“We’re offering up some alternatives,” Gregoire said.

Gregoire suggested an excise tax on

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Pierce County to borrow $24.3 million for road projects

Pierce County is preparing to borrow $24.3 million to pay for road construction in Frederickson and the Gig Harbor area.

The County Council’s rules committee approved plans to borrow the money on Monday. The full council is expected to follow suit next month.

The county plans to borrow the money to pay for several projects:

• Widening 176th Street East to five lanes from Waller Road to 51st Avenue East.

• Widening Canyon Road to six lanes from 172nd Street East to 160th Street East.

• Widening Wollochet Drive Northwest to up to five lanes from 40th Street Northwest to East Bay Drive Northwest.

• Replacing the 176th Street bridge over the railroad tracks between 51st and Canyon.

• The county also will use some of the money for engineering and right of way acquisition costs for widening 176th from Waller Road to B Street.

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Sam Reed’s return to work is in sight

His kidney removal surgery went so well last week that Secretary of State Sam Reed could be back at work in the office as soon as next week.

Reed is expected to make a cameo appearance at the Legislative Building on Friday when Egil “Bud” Krogh of Watergate “plumbers” infamy is in town for a brown-bag lunch at Reed’s office.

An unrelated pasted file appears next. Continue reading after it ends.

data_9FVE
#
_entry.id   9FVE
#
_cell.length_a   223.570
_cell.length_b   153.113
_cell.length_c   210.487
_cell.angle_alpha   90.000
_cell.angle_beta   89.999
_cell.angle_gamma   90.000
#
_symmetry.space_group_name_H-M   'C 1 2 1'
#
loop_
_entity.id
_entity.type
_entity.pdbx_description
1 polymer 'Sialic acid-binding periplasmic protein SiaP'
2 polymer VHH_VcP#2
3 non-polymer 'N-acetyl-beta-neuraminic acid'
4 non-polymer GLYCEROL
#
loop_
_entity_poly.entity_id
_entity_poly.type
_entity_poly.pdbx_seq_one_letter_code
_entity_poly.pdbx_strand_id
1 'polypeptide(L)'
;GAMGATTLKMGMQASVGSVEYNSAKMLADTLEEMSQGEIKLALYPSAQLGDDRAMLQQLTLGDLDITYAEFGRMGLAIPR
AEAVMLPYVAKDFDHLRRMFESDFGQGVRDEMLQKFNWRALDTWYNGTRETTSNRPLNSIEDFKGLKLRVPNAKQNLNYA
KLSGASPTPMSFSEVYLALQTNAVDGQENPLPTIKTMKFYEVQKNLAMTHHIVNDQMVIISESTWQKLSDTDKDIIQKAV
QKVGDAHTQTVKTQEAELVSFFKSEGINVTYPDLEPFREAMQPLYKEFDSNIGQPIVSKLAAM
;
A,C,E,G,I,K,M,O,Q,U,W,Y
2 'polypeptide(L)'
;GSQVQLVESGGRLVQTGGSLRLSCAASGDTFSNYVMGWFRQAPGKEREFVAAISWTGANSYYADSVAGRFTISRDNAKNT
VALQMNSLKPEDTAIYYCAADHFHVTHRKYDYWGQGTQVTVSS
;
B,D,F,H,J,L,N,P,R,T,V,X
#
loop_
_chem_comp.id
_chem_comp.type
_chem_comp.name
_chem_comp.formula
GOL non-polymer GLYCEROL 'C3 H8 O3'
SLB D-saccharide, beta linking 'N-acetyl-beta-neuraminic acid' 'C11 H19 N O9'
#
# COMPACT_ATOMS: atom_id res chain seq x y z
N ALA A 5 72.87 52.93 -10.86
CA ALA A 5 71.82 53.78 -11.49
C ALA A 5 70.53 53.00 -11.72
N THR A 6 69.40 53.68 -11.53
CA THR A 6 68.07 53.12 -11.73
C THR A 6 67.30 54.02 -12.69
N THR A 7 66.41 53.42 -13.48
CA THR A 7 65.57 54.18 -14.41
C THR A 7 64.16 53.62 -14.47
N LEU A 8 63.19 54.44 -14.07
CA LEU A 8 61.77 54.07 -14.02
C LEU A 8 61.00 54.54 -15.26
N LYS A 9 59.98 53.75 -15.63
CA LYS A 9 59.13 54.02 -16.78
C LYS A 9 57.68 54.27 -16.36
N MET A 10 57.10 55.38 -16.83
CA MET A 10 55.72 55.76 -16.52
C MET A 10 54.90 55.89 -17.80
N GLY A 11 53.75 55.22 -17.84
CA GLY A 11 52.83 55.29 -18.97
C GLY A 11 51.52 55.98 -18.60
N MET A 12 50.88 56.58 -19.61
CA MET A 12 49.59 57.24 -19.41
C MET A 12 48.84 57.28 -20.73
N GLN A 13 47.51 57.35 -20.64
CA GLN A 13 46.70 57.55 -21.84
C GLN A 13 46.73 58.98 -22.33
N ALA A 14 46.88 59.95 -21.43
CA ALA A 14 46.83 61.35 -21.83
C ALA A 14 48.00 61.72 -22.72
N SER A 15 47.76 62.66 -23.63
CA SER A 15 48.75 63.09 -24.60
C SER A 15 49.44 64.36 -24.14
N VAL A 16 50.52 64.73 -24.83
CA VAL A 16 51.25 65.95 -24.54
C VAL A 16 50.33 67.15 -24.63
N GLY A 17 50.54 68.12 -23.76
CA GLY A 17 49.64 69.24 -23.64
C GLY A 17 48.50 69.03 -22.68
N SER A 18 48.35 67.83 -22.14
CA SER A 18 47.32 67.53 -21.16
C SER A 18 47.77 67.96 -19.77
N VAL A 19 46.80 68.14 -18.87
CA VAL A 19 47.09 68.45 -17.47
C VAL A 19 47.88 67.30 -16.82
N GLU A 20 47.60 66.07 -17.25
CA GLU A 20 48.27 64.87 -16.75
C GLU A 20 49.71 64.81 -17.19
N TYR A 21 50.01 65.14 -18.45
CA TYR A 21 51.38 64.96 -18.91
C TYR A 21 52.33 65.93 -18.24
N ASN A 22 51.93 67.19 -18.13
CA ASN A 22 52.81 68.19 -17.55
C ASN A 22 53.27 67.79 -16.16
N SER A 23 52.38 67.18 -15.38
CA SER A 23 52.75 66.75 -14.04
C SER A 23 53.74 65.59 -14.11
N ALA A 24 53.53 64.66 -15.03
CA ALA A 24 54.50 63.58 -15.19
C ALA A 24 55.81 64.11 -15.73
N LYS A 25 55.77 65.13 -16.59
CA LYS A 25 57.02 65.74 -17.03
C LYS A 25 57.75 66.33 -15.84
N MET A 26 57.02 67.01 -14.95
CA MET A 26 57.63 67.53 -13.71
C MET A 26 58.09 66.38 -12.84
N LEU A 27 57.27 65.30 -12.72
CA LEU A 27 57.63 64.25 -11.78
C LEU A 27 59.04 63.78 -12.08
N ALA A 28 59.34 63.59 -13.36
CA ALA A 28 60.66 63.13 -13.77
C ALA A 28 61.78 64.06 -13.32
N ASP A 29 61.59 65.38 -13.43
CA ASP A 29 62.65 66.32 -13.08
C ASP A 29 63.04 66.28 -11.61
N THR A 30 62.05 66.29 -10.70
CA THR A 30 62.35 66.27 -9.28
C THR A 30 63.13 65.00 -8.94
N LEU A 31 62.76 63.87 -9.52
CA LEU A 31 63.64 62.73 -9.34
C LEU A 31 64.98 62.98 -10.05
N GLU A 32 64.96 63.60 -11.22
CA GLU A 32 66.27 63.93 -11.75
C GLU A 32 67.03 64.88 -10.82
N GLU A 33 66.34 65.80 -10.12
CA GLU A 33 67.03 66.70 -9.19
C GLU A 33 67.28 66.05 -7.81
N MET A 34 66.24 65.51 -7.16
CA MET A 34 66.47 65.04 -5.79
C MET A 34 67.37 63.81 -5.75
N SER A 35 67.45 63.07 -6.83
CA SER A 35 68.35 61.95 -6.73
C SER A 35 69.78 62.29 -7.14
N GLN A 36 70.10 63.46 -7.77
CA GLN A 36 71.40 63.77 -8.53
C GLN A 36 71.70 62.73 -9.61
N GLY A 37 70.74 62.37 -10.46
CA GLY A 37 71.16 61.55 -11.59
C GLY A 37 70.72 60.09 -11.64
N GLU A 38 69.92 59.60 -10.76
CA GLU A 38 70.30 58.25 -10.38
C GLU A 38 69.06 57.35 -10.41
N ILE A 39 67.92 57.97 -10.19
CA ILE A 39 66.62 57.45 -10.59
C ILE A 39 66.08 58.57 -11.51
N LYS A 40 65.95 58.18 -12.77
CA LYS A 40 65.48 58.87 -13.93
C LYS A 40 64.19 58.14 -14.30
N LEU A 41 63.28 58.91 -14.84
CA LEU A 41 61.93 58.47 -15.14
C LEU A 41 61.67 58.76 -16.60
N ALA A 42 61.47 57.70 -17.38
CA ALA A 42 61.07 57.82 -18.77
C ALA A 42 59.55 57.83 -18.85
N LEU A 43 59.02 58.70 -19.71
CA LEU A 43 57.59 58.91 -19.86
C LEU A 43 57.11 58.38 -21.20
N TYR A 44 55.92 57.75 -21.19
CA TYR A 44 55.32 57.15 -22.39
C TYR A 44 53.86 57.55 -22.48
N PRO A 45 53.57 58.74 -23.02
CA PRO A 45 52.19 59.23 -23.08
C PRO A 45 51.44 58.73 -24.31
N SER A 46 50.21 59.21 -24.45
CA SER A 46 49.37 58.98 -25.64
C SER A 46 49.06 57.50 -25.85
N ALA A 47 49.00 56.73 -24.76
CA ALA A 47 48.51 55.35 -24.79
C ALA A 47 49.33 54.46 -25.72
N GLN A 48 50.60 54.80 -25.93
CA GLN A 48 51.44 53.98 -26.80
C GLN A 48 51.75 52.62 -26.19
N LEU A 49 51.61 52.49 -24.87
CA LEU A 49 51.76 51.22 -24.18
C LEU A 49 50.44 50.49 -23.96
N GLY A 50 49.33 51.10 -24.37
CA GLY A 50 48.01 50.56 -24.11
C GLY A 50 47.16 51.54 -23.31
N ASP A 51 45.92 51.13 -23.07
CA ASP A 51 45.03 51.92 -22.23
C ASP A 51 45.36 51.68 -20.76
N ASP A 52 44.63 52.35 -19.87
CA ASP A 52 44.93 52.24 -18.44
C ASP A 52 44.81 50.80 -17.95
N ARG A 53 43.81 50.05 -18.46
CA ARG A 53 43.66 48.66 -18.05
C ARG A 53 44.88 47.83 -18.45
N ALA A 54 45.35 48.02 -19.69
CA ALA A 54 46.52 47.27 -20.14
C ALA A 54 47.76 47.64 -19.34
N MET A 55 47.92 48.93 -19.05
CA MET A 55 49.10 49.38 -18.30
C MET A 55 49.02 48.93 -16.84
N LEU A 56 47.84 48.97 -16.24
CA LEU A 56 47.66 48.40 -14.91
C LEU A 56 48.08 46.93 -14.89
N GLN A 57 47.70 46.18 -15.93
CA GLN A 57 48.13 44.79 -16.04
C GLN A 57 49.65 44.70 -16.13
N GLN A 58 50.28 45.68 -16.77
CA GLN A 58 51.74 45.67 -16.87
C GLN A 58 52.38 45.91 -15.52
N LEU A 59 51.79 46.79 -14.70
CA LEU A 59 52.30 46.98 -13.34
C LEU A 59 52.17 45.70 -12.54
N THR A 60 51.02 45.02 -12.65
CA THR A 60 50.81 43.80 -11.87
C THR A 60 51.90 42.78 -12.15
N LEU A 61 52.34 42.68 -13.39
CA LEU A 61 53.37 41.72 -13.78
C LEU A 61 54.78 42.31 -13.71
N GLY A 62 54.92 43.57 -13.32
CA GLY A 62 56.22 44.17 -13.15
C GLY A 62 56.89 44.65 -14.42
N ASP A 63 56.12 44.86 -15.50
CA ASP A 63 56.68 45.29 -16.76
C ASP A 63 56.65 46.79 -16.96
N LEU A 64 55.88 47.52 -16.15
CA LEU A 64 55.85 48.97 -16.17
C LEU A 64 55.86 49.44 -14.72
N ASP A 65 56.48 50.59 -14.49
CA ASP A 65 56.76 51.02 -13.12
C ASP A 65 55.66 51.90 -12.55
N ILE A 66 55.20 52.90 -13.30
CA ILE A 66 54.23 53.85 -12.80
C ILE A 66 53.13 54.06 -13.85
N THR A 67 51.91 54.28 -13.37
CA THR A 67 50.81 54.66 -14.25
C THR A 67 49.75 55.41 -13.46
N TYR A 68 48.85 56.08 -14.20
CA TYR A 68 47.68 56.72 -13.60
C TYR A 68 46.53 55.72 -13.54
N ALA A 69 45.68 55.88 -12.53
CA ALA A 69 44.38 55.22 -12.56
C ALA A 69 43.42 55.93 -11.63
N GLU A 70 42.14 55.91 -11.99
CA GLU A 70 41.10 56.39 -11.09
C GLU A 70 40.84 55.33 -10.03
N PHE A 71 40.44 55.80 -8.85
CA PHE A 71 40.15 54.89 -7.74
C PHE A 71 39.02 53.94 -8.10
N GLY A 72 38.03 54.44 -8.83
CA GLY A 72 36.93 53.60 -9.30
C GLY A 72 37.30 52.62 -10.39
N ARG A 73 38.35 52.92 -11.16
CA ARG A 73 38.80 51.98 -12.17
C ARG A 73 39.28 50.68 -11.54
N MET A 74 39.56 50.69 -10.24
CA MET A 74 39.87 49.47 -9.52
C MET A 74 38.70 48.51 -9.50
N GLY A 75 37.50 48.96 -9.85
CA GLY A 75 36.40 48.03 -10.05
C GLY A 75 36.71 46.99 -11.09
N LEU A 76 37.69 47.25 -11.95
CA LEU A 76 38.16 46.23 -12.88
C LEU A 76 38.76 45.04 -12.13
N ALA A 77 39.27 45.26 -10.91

The 69-year-old Republican secretary of state has been recovering at home in Olympia since late last week. He underwent surgery on March 22 at Virginia Mason Medical Center in Seattle to remove a cancerous left kidney, and follow-up tests found

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Yes, you may fill out your Census form before April 1 – in fact, Uncle Sam wants you to

The Census form is very clear. Right there at the top, it asks how many people are living in your household on April 1.

So why, when April 1 is still three days away, are those folks at the Census pushing people to fill out their questionnaires and mail them back before Thursday?

A sharp-eyed News Tribune reader wants to know.

And while we’re on the subject, where are the Census forms for people in Eatonville – or other places – who have only P.O. boxes and no home mail delivery?

The short answers, according to local Census Bureau spokeswoman Cecilia Sorci, are:

• Yes, it’s OK to fill out your Census form and send it in now, even though the questionnaire uses an April 1 count date.

• Census forms are coming to rural residents who don’t get mail on their porch or at the street, but they’ll be hand-delivered and it may take some time. If you haven’t received your form, expect it within a few days.

Both questions were posed to The News Tribune reader representative by subscribers. Each asked that her name not be published.

“The form says the count is to be taken as of April 1,” one reader said. “What if you fill it out before then and there’s a change?”

The reader said she knew of some people would could die before April 1, and that would change the count.

April 1 is officially designated Census Day, the official reference point for the every-10-year snapshot of the U.S. Population, officials say.

But it’s not a hard-and-fast fill-out-the-form date, Sorci said. Forms went out earlier this month to 120 million American households.

“The reality is that most people’s households are quite stable and they know who will be in their homes come April 1,” she explained.

“But if you do anticipate that your household numbers will change by April 1, if someone’s gravely ill or if someone’s expecting a child or if you’re planning to move, then by all means, wait until April 1 to fill it out and send it back.”